Fragile and indomitable watchers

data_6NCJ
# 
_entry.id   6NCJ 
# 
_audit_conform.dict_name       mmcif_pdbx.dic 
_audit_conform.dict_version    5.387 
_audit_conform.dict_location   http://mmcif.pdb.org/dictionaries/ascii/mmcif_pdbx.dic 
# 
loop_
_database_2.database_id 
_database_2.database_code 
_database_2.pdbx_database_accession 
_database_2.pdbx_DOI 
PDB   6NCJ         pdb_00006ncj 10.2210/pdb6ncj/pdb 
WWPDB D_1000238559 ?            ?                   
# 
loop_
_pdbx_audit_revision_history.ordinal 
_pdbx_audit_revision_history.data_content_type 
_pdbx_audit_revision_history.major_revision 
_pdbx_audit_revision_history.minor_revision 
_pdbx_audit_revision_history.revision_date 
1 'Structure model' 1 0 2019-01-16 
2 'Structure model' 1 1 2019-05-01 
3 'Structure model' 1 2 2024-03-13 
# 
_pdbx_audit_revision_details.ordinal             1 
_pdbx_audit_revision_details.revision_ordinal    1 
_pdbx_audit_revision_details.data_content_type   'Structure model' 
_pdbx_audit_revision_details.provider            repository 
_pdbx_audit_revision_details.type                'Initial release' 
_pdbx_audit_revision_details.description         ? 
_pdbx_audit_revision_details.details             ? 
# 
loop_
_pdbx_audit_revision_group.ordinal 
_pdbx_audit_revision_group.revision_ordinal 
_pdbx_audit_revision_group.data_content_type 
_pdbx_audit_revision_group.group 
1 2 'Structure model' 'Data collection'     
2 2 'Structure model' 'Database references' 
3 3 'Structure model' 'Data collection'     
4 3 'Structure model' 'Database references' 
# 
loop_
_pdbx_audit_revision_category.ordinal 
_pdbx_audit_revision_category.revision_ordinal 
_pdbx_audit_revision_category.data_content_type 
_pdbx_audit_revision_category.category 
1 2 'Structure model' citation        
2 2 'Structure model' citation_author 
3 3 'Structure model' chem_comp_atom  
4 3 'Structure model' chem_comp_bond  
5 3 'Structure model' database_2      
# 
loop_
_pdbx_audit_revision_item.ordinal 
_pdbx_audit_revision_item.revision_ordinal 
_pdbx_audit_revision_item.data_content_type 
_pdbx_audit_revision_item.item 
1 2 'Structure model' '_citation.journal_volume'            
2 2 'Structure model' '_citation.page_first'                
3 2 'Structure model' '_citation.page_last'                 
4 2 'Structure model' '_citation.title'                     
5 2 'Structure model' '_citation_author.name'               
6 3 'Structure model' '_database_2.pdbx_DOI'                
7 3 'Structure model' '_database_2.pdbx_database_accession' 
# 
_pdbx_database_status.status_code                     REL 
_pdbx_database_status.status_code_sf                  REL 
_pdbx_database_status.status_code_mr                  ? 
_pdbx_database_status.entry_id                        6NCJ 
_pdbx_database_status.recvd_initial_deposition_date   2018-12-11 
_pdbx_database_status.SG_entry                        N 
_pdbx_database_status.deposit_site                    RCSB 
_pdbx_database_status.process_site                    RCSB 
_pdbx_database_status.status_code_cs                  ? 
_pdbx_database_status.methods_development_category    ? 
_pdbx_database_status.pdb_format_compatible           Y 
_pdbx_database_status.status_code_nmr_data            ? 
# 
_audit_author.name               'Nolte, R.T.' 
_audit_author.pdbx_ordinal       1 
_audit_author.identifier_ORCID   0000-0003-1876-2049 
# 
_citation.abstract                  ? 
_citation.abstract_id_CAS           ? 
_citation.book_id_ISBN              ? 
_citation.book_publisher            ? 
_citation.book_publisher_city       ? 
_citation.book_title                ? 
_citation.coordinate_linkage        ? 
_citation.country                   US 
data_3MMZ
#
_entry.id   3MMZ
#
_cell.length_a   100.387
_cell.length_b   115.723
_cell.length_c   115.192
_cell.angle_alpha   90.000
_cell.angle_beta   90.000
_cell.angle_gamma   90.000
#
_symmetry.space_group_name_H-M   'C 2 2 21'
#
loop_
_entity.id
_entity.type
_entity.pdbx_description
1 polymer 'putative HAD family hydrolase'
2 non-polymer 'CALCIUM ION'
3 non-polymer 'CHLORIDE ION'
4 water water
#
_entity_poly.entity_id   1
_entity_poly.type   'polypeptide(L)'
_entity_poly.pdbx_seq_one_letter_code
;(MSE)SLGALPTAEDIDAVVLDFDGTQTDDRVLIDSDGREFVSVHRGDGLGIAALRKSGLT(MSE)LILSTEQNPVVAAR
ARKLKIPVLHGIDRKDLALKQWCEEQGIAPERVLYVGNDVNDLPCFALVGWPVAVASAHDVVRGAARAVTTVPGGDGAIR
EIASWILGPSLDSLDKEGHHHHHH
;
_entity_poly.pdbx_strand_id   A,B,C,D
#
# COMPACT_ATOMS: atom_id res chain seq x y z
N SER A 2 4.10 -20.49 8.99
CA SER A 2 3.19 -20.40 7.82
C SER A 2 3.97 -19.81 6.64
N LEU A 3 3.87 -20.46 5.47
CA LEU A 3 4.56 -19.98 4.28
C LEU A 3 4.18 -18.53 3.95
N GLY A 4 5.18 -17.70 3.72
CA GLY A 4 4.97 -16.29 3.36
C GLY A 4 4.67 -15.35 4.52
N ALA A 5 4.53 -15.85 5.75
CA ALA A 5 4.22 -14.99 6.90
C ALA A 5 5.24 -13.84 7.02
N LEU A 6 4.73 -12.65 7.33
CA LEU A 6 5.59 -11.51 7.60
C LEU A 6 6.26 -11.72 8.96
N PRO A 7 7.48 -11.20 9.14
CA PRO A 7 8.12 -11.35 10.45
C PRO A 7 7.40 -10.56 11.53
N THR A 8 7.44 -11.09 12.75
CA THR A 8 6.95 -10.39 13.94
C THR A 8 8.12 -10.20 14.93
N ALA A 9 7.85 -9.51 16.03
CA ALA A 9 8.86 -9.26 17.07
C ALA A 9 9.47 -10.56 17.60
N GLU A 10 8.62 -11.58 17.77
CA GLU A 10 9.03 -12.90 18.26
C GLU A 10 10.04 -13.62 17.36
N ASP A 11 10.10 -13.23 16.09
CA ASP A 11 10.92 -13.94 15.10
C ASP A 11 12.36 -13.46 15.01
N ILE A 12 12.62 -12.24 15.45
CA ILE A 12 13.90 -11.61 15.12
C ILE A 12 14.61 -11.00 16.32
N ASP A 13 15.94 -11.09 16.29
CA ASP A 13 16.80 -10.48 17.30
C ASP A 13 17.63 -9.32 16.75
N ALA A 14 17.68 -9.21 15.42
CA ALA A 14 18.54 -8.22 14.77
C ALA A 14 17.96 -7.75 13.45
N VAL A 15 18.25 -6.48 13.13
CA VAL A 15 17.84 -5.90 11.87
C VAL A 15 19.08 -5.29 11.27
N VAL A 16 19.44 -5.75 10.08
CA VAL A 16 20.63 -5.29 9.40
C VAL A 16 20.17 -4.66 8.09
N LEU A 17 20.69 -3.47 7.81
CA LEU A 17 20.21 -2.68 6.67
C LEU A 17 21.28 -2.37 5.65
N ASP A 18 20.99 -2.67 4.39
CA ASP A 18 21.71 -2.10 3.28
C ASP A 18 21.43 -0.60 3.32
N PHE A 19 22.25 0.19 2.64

“You also, son of man, have I made you a watchman for the house of Israel” ( Ez 33:7 ). May the Lord make us watchmen for the whole Church, “vigilant in prayer and filled with joy” (advent preface so that she does not fall asleep in submission to the spirit of the world under the pretext of pastoral openness and largeness of heart. So that she keeps the faith in a time of vagueness and uncertainty which troubles so many fervent Catholics, among the smallest who are the beloved of the Lord, and contributes to the spectacular collapse of consecrated vocations. “The truths have been diminished by the children of men” (Ps 9), (translation Vulgate) and first of all by those who are supposed to preserve and teach them to strengthen us in the unity of the faith. May the Lord also keep us from the sadness of the soul that put the apostles to sleep in Gethsemane, from the bitterness of our failures and the weariness of our sins. May he give us the courage to keep the joy in the hollow of our hearts, like a fragile flame in the palm of our hands? Fragile and indomitable, as is fragile and indomitable the little child of Bethlehem, the slain Lamb, and the Lion of Judah.